And are likely to be nothing than a blip considering the mass involved. You do know the amount that we're talking about here don't you? Not just 0.005 of the expected mass of what we can see but many orders of magnitude more. Surely you could pick up that much of an understanding even if you are limited to this site for your source of general knowlege.

Re:Looks like a simple explanation is needed (1)

Pino Grigio (2232472) | about 7 months ago | (#46381425)

It's stuff you think is there because of gravitational effects assuming the laws of physics as currently understood hold at those larger scales.

Re:Looks like a simple explanation is needed (1)

dbIII (701233) | about 7 months ago | (#46386109)

That's the assumption we have to make until something shows otherwise.

big brass ones. (2)

meglon (1001833) | about 7 months ago | (#46379353)

sterile neutrinos that weigh about 1/100 as much as an electron.

So what you're saying is, once you sterilize a neutrino, it only weighs 1/100 as much as when it still had balls. Those aren't just big brass ones, those are big brass ones armored in the stuff they armor Ogre's with.

Re:big brass ones. (0)

Anonymous Coward | about 7 months ago | (#46379925)

So what you're saying is, once you sterilize a neutrino, it only weighs 1/100 as much as when it still had balls.

No, the neutrino is lighter than the electron. I'm not sure how accurately the mass of the neutrino has been measured, but AFAIK a massless neutrino is within the margin of error. Though a massless neutrino might be conflicting with other theories, so it may be more likely the neutrino is not massless but just much lighter than anything else we have measured.

Re:big brass ones. (0)

Anonymous Coward | about 7 months ago | (#46381369)

There is a known mass difference between the three flavors of neutrinos, as the square of the mass difference is a lot easier to measure than absolute mass of them. Even if the lightest one was massless, that would suggest the other two are not massless, as zero difference in mass is about 10 sigmas away from the current estimates of the differences.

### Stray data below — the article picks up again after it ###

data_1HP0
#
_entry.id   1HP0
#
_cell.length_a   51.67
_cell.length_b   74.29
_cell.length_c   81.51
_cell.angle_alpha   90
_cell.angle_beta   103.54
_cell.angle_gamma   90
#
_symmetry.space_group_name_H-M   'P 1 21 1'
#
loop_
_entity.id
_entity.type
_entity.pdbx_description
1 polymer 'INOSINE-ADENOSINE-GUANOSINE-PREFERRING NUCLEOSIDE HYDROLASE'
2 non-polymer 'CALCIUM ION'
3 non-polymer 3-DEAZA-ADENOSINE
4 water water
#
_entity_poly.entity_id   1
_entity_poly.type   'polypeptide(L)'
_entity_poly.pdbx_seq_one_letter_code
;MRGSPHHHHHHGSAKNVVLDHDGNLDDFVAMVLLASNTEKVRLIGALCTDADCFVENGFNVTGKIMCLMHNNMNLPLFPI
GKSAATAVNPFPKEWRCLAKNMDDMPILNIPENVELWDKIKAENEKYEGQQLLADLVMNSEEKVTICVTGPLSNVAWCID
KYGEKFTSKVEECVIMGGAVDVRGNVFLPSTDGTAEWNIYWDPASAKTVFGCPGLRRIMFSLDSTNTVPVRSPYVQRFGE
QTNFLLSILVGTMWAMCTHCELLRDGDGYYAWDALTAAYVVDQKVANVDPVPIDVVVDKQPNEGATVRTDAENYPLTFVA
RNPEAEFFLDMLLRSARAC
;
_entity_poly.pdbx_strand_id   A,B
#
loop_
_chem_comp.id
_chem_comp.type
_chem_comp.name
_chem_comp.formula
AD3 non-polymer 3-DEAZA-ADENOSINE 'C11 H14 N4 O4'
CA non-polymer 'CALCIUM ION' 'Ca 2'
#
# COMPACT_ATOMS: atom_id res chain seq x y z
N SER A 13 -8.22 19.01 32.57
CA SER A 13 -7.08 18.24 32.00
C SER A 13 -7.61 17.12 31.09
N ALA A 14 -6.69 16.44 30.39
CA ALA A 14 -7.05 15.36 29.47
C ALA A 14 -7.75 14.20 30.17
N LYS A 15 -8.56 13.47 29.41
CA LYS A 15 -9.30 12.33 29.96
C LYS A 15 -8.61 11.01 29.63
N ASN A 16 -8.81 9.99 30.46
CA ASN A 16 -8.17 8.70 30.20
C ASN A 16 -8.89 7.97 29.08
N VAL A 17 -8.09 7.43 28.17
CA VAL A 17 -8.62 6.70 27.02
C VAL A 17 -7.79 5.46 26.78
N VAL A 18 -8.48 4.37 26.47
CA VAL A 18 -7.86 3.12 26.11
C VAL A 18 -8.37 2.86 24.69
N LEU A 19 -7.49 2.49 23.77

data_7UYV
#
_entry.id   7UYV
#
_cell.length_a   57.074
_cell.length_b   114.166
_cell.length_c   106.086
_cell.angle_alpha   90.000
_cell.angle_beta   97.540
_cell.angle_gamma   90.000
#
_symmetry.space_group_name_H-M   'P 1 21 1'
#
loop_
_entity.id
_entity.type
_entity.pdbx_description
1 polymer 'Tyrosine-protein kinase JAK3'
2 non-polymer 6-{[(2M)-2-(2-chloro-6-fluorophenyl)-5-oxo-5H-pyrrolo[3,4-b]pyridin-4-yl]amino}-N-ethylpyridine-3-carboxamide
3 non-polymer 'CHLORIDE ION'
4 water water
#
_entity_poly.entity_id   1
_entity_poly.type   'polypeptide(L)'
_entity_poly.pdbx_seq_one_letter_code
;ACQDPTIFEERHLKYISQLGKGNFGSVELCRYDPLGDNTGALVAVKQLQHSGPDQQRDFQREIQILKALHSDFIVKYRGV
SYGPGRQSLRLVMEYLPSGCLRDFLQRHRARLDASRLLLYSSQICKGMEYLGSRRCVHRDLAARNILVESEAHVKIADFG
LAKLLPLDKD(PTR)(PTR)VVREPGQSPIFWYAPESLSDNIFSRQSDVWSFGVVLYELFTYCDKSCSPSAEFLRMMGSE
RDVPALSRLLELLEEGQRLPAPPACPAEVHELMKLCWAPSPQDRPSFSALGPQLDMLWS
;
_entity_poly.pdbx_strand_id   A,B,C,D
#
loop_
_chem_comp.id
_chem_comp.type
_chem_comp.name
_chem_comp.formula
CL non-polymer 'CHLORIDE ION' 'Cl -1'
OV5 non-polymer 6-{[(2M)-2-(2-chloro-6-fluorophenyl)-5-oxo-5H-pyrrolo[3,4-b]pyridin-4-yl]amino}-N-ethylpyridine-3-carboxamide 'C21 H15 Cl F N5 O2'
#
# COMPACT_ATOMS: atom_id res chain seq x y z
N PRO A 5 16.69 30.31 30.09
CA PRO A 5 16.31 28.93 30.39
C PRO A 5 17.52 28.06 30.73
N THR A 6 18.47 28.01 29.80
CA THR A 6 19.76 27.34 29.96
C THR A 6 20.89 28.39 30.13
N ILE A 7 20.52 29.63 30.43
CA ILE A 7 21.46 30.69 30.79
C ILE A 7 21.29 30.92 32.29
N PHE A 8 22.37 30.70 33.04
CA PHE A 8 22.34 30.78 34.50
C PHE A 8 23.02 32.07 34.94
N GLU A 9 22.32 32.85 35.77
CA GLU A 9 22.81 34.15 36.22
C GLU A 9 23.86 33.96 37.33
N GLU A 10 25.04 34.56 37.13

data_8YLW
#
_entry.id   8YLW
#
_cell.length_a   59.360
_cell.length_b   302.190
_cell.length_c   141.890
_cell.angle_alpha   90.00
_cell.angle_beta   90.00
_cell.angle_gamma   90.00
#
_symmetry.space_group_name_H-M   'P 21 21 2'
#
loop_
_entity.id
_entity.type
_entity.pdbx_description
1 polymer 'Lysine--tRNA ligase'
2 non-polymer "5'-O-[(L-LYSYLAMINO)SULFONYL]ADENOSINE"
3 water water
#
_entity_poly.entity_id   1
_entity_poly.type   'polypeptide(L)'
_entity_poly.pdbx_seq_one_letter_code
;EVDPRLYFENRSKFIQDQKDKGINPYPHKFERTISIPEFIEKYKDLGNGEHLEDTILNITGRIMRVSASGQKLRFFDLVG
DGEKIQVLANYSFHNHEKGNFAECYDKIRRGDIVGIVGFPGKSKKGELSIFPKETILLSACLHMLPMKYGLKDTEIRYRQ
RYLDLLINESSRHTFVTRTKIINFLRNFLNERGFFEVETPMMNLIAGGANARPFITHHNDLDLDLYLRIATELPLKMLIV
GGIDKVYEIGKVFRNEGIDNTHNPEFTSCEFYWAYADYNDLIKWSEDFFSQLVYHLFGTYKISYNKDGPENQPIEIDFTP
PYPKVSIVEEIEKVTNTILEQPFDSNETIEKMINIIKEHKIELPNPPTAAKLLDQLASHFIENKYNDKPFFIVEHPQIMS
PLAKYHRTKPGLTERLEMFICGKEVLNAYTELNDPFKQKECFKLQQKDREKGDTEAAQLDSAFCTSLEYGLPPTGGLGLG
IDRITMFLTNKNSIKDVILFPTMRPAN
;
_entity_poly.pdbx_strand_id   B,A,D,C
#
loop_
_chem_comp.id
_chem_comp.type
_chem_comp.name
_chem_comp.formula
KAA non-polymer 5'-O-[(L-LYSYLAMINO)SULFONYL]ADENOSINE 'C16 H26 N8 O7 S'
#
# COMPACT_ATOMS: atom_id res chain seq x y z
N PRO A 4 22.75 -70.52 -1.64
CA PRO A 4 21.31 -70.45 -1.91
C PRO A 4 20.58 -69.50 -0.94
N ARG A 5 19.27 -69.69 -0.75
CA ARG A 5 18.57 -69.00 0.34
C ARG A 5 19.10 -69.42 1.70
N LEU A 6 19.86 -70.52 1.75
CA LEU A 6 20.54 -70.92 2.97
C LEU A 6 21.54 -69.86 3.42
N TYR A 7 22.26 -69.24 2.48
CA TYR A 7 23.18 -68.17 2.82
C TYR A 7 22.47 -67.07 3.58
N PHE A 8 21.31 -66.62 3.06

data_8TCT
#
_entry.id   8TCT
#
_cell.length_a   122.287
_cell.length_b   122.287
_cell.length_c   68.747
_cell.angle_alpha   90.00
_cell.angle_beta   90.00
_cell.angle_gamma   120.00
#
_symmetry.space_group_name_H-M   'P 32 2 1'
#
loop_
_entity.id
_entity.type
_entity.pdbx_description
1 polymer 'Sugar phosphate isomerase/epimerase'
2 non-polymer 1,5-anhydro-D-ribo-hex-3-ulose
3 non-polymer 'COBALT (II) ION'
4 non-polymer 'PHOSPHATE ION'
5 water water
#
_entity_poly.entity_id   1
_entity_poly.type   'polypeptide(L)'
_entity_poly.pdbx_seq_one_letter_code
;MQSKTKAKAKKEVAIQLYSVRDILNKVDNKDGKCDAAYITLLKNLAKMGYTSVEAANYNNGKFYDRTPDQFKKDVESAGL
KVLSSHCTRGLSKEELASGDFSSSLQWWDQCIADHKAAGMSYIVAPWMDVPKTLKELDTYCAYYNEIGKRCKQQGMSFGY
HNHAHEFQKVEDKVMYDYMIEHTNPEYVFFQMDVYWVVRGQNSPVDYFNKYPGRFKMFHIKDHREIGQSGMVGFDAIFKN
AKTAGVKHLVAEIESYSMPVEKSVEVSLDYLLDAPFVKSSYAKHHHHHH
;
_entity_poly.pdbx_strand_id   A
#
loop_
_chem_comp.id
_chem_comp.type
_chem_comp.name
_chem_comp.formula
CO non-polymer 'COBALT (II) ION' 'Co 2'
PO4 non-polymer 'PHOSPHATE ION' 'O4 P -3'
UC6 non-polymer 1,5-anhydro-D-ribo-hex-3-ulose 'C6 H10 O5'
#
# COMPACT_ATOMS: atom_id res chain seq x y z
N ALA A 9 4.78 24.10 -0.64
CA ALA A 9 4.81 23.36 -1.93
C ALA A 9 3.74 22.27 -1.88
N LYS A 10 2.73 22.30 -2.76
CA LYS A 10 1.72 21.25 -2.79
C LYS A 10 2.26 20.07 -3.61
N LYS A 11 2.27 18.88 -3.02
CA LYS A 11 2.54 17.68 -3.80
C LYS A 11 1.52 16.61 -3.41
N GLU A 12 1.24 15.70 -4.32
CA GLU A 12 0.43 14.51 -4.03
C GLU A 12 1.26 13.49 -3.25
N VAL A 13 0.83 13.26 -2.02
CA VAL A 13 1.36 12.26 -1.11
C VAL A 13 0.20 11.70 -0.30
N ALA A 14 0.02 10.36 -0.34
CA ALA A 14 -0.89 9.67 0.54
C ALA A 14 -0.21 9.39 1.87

Hey, wait a minute . . . (1)

mmell (832646) | about 6 months ago | (#46382641)

I know that we know better now, but weren't neutrinos supposed to be massless when their existence was first proposed?

Three sigma? (2)

mbone (558574) | about 7 months ago | (#46379401)

If you believe Figure 5 in this paper [arxiv.org] , I have a bitcoin exchange I would like to sell you.

Re:Three sigma? (1)

mmell (832646) | about 6 months ago | (#46382639)

Three sigma. As in .001 probability that the null hypothesis is true despite our sample observation.

Not even significant enough to justify a paper. Enough to justify further experimentation, but not even nearly strong enough to even suggest a correlation yet.

That's the problem with real science - the paperwork's a bitch.

Re:Three sigma? (1)

Anonymous Coward | about 6 months ago | (#46383497)

Not even significant enough to justify a paper. Enough to justify further experimentation,

You seem to have things ass-backwards, since typically the criteria needed to justify further experimentation is higher than a paper, especially considering each experiment and observation in such fields gets used for as much as it can, and to make current results available so other scientists can give their input on new experiments. Depending on the exactly what you are doing, how much has previously been done on the subject, a paper can easily be justified with results less significant than one sigma to times when you want to wait for more than five. Usually two sigma is plenty to suggest a correlation, even if that is not enough to assume a correlation as solid fact.